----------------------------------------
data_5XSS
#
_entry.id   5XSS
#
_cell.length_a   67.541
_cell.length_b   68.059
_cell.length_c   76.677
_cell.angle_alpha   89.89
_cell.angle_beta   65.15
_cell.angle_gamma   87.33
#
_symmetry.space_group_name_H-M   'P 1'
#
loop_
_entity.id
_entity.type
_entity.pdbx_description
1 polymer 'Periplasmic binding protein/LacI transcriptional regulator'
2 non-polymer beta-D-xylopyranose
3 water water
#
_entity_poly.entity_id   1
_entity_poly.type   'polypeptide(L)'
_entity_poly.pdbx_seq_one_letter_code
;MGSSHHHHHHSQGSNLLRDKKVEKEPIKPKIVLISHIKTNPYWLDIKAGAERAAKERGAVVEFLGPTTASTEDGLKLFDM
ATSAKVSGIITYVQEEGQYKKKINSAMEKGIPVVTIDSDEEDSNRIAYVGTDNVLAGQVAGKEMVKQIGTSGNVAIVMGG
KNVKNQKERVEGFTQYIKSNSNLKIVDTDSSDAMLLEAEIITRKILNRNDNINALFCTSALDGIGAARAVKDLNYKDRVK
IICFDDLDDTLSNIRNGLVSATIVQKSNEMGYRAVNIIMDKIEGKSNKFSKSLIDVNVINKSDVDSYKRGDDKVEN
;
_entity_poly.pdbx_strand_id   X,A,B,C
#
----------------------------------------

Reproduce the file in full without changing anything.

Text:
data_5XSS
#
_entry.id   5XSS
#
_cell.length_a   67.541
_cell.length_b   68.059
_cell.length_c   76.677
_cell.angle_alpha   89.89
_cell.angle_beta   65.15
_cell.angle_gamma   87.33
#
_symmetry.space_group_name_H-M   'P 1'
#
loop_
_entity.id
_entity.type
_entity.pdbx_description
1 polymer 'Periplasmic binding protein/LacI transcriptional regulator'
2 non-polymer beta-D-xylopyranose
3 water water
#
_entity_poly.entity_id   1
_entity_poly.type   'polypeptide(L)'
_entity_poly.pdbx_seq_one_letter_code
;MGSSHHHHHHSQGSNLLRDKKVEKEPIKPKIVLISHIKTNPYWLDIKAGAERAAKERGAVVEFLGPTTASTEDGLKLFDM
ATSAKVSGIITYVQEEGQYKKKINSAMEKGIPVVTIDSDEEDSNRIAYVGTDNVLAGQVAGKEMVKQIGTSGNVAIVMGG
KNVKNQKERVEGFTQYIKSNSNLKIVDTDSSDAMLLEAEIITRKILNRNDNINALFCTSALDGIGAARAVKDLNYKDRVK
IICFDDLDDTLSNIRNGLVSATIVQKSNEMGYRAVNIIMDKIEGKSNKFSKSLIDVNVINKSDVDSYKRGDDKVEN
;
_entity_poly.pdbx_strand_id   X,A,B,C
#